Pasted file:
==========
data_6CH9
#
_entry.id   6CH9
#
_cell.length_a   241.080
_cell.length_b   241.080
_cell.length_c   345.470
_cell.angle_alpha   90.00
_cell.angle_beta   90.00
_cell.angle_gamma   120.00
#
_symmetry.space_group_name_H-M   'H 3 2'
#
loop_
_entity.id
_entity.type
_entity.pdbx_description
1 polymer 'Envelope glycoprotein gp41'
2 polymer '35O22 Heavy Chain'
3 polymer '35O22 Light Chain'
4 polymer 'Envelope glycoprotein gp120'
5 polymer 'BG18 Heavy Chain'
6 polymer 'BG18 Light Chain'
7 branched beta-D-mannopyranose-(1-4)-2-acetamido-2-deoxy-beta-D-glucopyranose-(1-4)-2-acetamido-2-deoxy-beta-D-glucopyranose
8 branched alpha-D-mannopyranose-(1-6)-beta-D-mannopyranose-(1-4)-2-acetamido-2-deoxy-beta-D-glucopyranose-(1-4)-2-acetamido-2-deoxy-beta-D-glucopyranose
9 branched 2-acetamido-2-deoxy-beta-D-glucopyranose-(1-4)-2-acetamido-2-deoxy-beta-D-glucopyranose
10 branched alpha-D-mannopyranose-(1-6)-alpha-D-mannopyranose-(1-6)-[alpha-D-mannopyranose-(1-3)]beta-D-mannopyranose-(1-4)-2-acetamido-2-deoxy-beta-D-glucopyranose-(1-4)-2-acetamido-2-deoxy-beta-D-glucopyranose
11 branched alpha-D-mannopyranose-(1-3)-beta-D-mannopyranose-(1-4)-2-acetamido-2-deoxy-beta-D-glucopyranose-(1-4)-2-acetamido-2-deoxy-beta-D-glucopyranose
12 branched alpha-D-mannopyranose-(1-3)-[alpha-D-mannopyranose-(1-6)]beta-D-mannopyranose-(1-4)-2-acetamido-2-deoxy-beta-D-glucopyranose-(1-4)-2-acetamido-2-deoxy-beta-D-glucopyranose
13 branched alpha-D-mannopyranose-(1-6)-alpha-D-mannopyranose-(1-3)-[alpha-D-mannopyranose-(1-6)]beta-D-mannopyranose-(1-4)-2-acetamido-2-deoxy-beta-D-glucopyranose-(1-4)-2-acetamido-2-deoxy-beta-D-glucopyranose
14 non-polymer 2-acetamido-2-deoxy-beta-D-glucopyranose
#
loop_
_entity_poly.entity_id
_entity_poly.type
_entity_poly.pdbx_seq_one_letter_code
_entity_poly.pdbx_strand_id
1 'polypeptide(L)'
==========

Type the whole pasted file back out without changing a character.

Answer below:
data_6CH9
#
_entry.id   6CH9
#
_cell.length_a   241.080
_cell.length_b   241.080
_cell.length_c   345.470
_cell.angle_alpha   90.00
_cell.angle_beta   90.00
_cell.angle_gamma   120.00
#
_symmetry.space_group_name_H-M   'H 3 2'
#
loop_
_entity.id
_entity.type
_entity.pdbx_description
1 polymer 'Envelope glycoprotein gp41'
2 polymer '35O22 Heavy Chain'
3 polymer '35O22 Light Chain'
4 polymer 'Envelope glycoprotein gp120'
5 polymer 'BG18 Heavy Chain'
6 polymer 'BG18 Light Chain'
7 branched beta-D-mannopyranose-(1-4)-2-acetamido-2-deoxy-beta-D-glucopyranose-(1-4)-2-acetamido-2-deoxy-beta-D-glucopyranose
8 branched alpha-D-mannopyranose-(1-6)-beta-D-mannopyranose-(1-4)-2-acetamido-2-deoxy-beta-D-glucopyranose-(1-4)-2-acetamido-2-deoxy-beta-D-glucopyranose
9 branched 2-acetamido-2-deoxy-beta-D-glucopyranose-(1-4)-2-acetamido-2-deoxy-beta-D-glucopyranose
10 branched alpha-D-mannopyranose-(1-6)-alpha-D-mannopyranose-(1-6)-[alpha-D-mannopyranose-(1-3)]beta-D-mannopyranose-(1-4)-2-acetamido-2-deoxy-beta-D-glucopyranose-(1-4)-2-acetamido-2-deoxy-beta-D-glucopyranose
11 branched alpha-D-mannopyranose-(1-3)-beta-D-mannopyranose-(1-4)-2-acetamido-2-deoxy-beta-D-glucopyranose-(1-4)-2-acetamido-2-deoxy-beta-D-glucopyranose
12 branched alpha-D-mannopyranose-(1-3)-[alpha-D-mannopyranose-(1-6)]beta-D-mannopyranose-(1-4)-2-acetamido-2-deoxy-beta-D-glucopyranose-(1-4)-2-acetamido-2-deoxy-beta-D-glucopyranose
13 branched alpha-D-mannopyranose-(1-6)-alpha-D-mannopyranose-(1-3)-[alpha-D-mannopyranose-(1-6)]beta-D-mannopyranose-(1-4)-2-acetamido-2-deoxy-beta-D-glucopyranose-(1-4)-2-acetamido-2-deoxy-beta-D-glucopyranose
14 non-polymer 2-acetamido-2-deoxy-beta-D-glucopyranose
#
loop_
_entity_poly.entity_id
_entity_poly.type
_entity_poly.pdbx_seq_one_letter_code
_entity_poly.pdbx_strand_id
1 'polypeptide(L)'